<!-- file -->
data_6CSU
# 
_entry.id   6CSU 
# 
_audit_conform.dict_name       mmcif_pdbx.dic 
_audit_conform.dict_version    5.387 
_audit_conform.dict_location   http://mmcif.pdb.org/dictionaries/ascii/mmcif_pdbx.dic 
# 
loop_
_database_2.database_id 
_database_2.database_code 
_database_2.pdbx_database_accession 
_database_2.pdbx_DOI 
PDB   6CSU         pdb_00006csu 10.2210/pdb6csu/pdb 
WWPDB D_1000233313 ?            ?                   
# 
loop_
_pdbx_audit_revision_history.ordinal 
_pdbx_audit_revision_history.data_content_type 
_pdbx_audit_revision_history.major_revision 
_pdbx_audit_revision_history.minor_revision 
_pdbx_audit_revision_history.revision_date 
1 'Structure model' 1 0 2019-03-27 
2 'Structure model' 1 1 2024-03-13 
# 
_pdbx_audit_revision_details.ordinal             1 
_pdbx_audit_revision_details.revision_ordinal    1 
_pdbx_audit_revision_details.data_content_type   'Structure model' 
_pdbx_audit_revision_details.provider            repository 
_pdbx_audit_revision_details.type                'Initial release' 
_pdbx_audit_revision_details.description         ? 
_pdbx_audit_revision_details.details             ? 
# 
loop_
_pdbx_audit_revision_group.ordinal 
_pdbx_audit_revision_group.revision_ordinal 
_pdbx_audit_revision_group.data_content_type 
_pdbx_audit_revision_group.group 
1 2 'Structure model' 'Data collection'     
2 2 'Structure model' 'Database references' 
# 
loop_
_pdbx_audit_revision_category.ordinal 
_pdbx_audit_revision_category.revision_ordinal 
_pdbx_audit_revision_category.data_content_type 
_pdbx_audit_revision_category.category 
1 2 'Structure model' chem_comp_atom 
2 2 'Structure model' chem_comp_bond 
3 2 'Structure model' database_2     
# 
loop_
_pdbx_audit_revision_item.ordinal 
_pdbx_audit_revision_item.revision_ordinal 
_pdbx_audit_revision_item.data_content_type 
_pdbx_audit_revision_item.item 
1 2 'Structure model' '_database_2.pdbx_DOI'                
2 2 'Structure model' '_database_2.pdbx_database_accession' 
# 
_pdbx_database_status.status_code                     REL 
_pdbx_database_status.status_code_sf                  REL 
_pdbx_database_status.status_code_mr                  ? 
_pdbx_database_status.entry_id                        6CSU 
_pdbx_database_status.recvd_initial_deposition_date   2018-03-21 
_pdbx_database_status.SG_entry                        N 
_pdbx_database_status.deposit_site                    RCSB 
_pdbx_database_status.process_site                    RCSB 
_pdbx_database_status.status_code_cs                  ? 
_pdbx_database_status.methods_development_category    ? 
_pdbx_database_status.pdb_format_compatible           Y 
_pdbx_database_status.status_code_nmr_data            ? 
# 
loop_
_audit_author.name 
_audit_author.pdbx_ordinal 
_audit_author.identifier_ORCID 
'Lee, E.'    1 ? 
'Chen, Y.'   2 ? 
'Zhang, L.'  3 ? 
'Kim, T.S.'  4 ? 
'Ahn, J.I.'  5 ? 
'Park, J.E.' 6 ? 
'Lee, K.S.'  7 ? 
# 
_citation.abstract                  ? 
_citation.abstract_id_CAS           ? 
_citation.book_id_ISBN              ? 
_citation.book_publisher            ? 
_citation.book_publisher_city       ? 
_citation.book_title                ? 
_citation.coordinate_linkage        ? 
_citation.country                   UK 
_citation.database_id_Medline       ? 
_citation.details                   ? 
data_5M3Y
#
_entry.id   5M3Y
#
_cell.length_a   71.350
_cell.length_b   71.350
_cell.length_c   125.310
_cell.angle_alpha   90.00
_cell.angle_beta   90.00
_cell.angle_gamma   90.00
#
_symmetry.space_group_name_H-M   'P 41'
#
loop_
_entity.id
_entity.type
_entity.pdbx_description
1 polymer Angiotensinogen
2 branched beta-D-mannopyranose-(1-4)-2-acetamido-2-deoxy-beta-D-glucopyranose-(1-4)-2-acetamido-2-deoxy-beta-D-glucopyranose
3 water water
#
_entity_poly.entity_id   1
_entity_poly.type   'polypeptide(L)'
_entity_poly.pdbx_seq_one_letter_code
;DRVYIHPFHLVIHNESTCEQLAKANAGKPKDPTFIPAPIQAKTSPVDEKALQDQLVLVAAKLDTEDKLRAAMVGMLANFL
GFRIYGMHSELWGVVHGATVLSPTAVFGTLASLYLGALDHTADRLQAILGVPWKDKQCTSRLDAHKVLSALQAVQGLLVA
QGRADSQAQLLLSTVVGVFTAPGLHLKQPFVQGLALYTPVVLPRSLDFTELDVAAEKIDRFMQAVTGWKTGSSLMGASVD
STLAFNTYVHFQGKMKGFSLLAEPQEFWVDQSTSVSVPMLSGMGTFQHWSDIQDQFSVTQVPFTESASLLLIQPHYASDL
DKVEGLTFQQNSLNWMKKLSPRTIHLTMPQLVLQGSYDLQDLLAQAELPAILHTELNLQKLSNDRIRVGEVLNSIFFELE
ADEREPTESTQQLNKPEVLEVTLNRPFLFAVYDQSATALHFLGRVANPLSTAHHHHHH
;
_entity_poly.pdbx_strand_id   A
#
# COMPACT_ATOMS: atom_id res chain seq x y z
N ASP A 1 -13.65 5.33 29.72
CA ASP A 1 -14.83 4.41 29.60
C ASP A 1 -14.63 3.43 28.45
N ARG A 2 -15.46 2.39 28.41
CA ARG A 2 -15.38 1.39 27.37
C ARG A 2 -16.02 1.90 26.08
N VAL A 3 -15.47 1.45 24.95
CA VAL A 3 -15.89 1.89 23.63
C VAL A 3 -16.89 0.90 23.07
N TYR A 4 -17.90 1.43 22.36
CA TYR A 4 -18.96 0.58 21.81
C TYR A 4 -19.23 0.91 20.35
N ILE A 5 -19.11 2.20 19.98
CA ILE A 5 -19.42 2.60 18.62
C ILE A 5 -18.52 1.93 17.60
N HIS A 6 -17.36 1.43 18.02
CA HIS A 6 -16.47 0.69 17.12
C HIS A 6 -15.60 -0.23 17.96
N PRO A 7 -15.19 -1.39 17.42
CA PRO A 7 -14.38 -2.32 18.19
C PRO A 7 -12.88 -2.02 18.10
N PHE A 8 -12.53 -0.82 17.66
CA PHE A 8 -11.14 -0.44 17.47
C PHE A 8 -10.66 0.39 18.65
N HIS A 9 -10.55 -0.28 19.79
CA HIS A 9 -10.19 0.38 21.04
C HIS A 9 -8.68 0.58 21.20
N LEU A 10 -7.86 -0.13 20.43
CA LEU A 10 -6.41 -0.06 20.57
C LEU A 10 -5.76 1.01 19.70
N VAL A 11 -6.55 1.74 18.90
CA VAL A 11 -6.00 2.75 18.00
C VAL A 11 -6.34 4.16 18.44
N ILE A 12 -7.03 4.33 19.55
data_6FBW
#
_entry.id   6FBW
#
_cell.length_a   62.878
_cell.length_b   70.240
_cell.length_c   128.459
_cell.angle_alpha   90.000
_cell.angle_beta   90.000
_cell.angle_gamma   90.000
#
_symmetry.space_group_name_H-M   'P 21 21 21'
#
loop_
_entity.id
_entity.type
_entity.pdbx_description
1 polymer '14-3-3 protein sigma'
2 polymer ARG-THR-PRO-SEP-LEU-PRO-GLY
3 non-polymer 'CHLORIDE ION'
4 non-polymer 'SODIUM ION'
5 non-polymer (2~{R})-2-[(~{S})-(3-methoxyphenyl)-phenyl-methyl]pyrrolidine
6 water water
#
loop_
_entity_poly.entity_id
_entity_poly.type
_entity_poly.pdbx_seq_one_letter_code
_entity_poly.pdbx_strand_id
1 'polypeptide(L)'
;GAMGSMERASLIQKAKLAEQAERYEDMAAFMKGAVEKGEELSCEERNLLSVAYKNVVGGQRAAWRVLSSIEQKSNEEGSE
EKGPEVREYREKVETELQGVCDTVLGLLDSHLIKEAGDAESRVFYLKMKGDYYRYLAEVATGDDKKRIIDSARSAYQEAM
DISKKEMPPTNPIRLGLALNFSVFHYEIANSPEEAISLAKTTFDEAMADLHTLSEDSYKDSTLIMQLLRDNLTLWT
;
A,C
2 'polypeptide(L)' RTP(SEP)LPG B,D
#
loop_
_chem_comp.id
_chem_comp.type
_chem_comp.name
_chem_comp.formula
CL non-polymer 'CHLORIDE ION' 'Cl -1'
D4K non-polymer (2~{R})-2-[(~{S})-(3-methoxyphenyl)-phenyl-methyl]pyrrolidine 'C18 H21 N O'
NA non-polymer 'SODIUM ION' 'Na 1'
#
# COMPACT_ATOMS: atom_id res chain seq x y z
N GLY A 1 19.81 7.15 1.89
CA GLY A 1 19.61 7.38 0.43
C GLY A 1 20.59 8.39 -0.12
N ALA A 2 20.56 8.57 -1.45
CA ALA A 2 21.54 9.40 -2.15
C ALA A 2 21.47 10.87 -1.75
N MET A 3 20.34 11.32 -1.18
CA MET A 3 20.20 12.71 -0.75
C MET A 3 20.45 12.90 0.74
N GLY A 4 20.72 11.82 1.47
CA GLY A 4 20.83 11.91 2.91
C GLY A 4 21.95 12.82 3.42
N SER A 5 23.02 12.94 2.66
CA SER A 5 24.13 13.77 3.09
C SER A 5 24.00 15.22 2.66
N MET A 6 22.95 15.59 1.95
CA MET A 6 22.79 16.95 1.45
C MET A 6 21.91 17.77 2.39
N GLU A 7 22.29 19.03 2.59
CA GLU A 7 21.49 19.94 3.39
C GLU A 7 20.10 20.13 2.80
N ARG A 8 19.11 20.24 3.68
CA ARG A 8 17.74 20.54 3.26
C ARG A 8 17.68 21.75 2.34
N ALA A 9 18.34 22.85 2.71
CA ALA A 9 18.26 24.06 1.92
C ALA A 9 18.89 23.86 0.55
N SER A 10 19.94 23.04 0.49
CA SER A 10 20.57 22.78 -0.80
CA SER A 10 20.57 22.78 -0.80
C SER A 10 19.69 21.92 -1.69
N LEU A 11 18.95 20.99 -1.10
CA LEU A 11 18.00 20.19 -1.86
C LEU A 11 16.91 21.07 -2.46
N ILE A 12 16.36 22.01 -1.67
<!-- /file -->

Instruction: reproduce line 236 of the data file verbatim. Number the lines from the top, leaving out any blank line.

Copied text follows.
N SER A 10 19.94 23.04 0.49